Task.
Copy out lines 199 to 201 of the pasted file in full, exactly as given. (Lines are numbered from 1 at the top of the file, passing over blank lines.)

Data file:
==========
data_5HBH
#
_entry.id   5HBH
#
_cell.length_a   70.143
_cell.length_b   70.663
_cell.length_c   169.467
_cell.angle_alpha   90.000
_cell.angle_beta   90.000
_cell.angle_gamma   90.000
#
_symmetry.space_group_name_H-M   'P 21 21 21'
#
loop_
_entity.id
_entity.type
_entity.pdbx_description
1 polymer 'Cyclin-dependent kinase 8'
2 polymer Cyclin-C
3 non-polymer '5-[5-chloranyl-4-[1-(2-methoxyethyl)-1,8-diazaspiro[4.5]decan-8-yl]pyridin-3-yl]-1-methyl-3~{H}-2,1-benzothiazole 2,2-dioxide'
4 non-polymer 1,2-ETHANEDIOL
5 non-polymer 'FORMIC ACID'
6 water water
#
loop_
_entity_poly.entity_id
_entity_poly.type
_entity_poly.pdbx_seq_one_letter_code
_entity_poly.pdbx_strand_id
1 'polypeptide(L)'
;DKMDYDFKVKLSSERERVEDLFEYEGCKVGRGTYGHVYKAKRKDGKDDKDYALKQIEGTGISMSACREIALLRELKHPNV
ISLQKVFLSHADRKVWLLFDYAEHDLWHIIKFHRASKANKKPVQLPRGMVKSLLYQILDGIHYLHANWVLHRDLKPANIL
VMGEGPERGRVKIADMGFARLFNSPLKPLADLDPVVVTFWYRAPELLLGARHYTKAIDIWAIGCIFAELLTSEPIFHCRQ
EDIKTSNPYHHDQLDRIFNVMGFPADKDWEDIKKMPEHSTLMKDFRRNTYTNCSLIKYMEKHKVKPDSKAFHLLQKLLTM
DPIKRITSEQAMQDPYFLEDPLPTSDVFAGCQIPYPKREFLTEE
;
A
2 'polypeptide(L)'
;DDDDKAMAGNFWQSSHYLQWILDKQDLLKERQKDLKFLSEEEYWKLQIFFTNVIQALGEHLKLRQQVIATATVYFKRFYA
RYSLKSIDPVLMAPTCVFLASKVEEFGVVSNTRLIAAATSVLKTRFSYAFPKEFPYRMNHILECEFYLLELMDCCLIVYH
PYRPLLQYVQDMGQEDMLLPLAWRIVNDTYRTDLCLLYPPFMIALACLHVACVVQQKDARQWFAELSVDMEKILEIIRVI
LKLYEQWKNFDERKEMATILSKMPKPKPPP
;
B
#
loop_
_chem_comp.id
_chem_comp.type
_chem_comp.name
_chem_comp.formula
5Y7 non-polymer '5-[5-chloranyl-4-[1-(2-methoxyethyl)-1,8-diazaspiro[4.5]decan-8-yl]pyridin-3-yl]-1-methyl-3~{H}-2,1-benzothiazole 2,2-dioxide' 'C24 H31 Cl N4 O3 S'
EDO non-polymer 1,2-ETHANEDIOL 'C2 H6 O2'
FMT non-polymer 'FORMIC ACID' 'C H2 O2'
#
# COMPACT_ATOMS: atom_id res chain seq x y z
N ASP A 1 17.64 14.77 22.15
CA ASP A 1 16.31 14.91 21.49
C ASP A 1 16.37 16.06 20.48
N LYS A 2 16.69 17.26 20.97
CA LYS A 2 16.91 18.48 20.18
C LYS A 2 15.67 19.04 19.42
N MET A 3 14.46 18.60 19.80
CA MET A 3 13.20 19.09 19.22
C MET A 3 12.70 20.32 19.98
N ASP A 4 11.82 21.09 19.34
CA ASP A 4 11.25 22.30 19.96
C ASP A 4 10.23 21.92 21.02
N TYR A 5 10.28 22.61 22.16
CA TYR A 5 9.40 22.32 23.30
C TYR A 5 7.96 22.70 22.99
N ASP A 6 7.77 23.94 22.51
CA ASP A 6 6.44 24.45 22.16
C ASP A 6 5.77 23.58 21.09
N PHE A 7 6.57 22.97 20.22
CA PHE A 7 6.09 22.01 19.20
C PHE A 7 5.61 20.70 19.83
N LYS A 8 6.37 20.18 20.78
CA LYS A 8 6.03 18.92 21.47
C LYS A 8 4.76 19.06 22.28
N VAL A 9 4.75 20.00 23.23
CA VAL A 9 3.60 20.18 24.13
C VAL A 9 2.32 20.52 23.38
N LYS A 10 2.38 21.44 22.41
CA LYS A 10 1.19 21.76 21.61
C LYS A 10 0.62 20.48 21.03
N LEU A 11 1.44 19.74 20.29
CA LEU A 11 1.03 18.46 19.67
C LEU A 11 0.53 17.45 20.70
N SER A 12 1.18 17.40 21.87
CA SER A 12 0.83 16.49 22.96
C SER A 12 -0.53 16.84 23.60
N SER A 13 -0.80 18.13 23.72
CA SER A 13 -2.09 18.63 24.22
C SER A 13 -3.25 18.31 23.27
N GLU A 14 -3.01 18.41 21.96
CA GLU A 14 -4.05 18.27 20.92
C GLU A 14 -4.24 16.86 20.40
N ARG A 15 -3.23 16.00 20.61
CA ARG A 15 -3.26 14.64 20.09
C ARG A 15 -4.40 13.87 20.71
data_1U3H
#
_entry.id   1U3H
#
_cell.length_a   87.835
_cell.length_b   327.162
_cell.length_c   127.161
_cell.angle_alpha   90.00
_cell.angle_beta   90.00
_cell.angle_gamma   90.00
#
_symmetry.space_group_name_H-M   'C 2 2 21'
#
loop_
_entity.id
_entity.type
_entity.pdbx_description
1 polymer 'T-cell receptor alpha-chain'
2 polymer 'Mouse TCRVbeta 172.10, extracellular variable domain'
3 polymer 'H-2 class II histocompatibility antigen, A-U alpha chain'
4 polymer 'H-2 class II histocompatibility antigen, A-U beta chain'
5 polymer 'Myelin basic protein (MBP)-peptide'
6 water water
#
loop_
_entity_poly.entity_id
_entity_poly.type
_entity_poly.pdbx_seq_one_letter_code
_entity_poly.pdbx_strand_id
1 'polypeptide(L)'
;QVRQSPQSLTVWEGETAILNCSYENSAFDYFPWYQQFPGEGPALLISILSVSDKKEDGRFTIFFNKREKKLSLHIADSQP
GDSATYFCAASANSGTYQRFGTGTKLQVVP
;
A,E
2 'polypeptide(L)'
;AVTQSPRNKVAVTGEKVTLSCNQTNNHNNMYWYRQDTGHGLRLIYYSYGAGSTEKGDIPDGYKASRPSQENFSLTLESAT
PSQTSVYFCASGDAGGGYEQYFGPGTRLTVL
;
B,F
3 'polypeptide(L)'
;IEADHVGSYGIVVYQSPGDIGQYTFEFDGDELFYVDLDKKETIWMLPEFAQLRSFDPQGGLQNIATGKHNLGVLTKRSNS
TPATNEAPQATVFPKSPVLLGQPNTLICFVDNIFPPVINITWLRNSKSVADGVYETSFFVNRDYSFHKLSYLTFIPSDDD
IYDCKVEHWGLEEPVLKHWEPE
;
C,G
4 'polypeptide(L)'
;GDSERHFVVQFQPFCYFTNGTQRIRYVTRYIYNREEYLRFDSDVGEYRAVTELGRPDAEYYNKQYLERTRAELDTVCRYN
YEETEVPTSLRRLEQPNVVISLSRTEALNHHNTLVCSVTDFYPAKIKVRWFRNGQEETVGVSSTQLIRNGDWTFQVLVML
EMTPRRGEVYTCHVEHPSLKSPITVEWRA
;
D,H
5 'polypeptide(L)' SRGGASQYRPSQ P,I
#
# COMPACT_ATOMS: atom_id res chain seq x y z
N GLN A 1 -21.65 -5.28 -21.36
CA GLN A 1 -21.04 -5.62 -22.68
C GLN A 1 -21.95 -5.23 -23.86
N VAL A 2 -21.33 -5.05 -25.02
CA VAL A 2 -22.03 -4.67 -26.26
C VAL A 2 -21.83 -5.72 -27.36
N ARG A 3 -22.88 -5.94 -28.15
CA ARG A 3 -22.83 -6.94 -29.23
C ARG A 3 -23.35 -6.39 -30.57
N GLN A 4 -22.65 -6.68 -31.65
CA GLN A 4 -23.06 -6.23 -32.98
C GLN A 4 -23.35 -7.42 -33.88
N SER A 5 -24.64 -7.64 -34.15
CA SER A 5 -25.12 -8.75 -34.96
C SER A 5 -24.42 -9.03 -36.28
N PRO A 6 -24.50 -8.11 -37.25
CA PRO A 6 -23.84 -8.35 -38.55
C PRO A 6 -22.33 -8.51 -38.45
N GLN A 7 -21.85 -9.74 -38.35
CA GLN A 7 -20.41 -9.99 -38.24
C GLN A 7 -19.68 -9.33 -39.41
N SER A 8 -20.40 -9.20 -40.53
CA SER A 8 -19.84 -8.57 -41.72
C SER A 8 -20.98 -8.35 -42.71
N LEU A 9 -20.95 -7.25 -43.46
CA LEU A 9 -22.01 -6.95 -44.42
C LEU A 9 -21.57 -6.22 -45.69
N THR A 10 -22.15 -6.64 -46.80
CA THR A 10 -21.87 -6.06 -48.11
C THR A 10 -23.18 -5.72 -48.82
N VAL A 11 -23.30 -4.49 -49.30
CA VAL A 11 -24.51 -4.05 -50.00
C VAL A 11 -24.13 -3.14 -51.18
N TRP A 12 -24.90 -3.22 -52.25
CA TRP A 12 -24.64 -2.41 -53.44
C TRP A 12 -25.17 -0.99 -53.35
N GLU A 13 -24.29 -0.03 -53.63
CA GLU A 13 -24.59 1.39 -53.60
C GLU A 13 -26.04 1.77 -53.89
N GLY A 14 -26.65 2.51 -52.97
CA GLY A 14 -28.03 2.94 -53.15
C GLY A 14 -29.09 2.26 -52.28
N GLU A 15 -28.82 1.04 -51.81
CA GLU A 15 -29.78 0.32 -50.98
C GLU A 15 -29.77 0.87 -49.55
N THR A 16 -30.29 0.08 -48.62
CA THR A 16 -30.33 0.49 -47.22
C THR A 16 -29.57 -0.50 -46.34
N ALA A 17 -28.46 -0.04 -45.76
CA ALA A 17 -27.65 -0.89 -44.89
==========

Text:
C GLU A 15 -29.77 0.87 -49.55
N THR A 16 -30.29 0.08 -48.62
CA THR A 16 -30.33 0.49 -47.22